In order to make an SSL connection, the SSL protocol requires that a server should have a digital certificate installed. A digital certificate is an electronic file that uniquely identifies individuals and servers. Digital certificates serve as a kind of digital passport or credential which authenticate the server prior to the SSL session being established. Typically, digital certificates are signed by an independent and trusted third party to ensure their validity. The "signer" of a certificate is known as a Certification Authority (CA), such as thawte.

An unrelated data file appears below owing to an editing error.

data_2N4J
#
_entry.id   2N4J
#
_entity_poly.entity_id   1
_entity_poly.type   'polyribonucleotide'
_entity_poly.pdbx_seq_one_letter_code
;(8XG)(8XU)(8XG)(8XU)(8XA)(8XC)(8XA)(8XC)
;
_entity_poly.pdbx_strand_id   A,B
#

The most common application of SSL certificates is to secure data transfer between web browsers and web servers. Although SSL may be used to secure server to server communications, this guide will make use of browser-server examples to explain the workings of SSL. Download White Paper